MozillaZine

Raptor Engine Successfully Embedded in Java!

Sunday April 25th, 1999

From Edwin Woudt and arielb comes cool news! A gentleman named Kirk Baker has successfully embedded the Gecko layout engine in Java. Click here for details.


#1 Re:Raptor Engine Successfully Embedded in Java!

by SomeSmartAss <improv@magma.ca>

Monday April 26th, 1999 9:06 AM

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Hmmm... wonder what it would take to do this on the server-side. Make it a applet so all Java-Capable browsers can "test drive" Mozilla.

#2 Re:Raptor Engine Successfully Embedded in Java!

by Chris Knoll <knoll@eclipse.net>

Monday April 26th, 1999 9:43 AM

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If the engine is all native code, it will kinda be a pain to do the applet browser, as you will need to have signed code (kinda redundant...you need a browser to get the appplet,which itself is a browser?) but, if it's just a stand alone app that uses the layout engine with a Java wrapper class to call the native methods, that's cool!

-Chris

#3 Re:Raptor Engine Successfully Embedded in Java!

by SOmeSmartAss <improv@magma.ca>

Monday April 26th, 1999 11:23 AM

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I know that the native gecko code would have to be converted to java code (BTW, how IS Jazilla doing?) and I'm not suggesting that it wouldn't have it's draw-backs (1+ megs of Java code off the net is NASTY) but it would be an effective way to allow anyone to try out Mozilla, regardless of browser/version/OS (with obvious exceptions) before commiting to a download/install. demoware of freeware. It also allows highspeed LAN intranets to enforce a "standard browser", regardless of exsisting client-side browser prefference (and yes, in a large enough intranet, you're not always sure that all clients have a standard desktop suite; IBM, for example, has people running Win95/NT/Linux/AIX/OS2 running Netscape 3-4.5 and IE 3-5)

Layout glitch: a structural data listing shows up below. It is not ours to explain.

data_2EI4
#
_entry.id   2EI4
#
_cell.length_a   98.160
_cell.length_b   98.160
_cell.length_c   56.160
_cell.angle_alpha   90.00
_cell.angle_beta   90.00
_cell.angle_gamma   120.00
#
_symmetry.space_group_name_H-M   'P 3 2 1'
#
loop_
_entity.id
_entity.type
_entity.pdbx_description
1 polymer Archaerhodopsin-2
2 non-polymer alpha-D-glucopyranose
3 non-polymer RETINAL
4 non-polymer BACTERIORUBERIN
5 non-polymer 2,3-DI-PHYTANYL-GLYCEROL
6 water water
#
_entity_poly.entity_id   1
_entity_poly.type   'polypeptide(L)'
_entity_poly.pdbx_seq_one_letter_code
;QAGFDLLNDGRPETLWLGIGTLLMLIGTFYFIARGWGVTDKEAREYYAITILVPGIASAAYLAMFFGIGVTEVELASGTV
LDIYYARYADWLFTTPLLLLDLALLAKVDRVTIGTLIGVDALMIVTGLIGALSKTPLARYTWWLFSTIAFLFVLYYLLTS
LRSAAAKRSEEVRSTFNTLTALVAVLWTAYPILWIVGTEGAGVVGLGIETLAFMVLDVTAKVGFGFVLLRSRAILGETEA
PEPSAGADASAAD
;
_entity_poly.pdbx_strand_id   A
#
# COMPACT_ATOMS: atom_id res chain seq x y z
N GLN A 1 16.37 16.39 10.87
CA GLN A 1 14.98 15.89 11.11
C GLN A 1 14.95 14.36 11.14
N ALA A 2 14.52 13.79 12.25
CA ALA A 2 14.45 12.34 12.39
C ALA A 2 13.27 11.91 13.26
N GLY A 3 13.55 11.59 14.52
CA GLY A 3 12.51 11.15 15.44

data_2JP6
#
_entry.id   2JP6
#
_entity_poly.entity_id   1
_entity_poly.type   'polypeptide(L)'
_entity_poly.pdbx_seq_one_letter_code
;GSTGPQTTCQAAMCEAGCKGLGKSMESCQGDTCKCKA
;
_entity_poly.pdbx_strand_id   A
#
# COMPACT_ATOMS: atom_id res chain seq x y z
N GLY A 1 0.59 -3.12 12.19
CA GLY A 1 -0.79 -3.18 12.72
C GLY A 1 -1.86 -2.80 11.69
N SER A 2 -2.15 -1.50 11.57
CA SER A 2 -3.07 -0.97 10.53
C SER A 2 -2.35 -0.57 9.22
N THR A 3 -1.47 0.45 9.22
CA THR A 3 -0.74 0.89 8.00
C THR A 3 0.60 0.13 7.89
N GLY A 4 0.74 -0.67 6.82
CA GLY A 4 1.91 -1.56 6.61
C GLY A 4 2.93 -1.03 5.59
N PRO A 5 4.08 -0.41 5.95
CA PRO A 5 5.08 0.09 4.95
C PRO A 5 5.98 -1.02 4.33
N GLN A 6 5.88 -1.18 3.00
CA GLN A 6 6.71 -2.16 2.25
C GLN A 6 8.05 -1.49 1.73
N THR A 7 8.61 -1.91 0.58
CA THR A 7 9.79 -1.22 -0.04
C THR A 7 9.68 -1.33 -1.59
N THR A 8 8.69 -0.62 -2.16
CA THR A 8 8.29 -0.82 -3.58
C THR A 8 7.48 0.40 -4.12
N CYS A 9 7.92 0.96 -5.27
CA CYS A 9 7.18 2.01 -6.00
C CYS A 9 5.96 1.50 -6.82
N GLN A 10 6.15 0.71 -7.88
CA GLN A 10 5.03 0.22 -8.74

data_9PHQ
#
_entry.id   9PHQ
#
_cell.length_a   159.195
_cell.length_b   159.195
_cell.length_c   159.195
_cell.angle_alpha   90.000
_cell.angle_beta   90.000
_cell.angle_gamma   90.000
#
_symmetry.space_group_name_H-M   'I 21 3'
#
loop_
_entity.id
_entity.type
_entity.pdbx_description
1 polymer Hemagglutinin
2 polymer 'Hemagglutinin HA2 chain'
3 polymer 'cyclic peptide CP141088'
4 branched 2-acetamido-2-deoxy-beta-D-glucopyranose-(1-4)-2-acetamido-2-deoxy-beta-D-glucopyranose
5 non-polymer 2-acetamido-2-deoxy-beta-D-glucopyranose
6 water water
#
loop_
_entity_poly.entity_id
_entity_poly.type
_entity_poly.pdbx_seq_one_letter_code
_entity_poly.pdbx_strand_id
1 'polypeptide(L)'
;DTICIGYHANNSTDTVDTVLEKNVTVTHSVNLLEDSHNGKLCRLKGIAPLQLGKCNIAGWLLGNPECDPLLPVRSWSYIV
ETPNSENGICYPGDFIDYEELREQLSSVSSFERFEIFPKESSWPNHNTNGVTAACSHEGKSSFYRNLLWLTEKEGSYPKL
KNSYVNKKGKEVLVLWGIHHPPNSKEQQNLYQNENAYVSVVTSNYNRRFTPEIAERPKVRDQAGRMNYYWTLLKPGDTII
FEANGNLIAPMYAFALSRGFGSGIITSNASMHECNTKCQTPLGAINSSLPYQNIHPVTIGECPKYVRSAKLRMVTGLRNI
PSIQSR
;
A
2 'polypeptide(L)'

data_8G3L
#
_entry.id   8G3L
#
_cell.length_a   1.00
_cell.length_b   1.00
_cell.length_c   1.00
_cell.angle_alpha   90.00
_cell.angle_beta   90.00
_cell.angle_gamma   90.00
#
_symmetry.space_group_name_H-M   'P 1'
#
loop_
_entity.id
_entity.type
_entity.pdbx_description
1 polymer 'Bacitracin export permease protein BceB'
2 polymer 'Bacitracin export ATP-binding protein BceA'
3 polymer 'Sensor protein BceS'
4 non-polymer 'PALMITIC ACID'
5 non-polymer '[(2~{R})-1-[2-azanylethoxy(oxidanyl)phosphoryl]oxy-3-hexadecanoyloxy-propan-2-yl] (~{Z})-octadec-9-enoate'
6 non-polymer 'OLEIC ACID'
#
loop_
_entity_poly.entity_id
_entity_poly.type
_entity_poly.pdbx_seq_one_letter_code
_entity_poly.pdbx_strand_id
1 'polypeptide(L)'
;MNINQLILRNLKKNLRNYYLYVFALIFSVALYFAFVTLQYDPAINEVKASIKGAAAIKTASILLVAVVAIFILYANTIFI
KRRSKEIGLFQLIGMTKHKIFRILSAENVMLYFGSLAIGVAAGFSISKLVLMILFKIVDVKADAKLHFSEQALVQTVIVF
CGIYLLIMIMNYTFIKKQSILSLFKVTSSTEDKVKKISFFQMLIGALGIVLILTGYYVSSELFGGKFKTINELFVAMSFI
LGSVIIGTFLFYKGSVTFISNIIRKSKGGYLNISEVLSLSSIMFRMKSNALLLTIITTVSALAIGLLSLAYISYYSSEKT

#4 Re:Raptor Engine Successfully Embedded in Java!

by Chris Knoll <knoll@eclipse.net>

Monday April 26th, 1999 11:44 AM

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From what I have read, I believe the purpose of Raptor being embedded in java was to demonstrate that if you wanted to build a web enabled application or even an application that displayed style sheets (or any number of various applications that needed an HTML/CSS1 interpreter), you can reuse the Raptor engine (which is fast, native code) which is only a panel, and write the rest of the user interface/network plumbing, RMI accessing server parts, blah blah stuff in crossplatform java. Because it uses JNI, all that has to be there on the native side is the INTERFACE (sounds like XPCOM), but the actual binaries will be platform depended (like, win32 will have raptor.dll and linux would have libraptor.so, but the JNI (interface) will be the same between both, so the only platform specific stuff that needs to be ported is the engine (which has already been done). Damn cool!

-Chris

#5 Let's embed Gecko into the core Java JDK!

by Brad Neuberg <bkn3@columbia.edu>

Monday April 26th, 1999 9:00 PM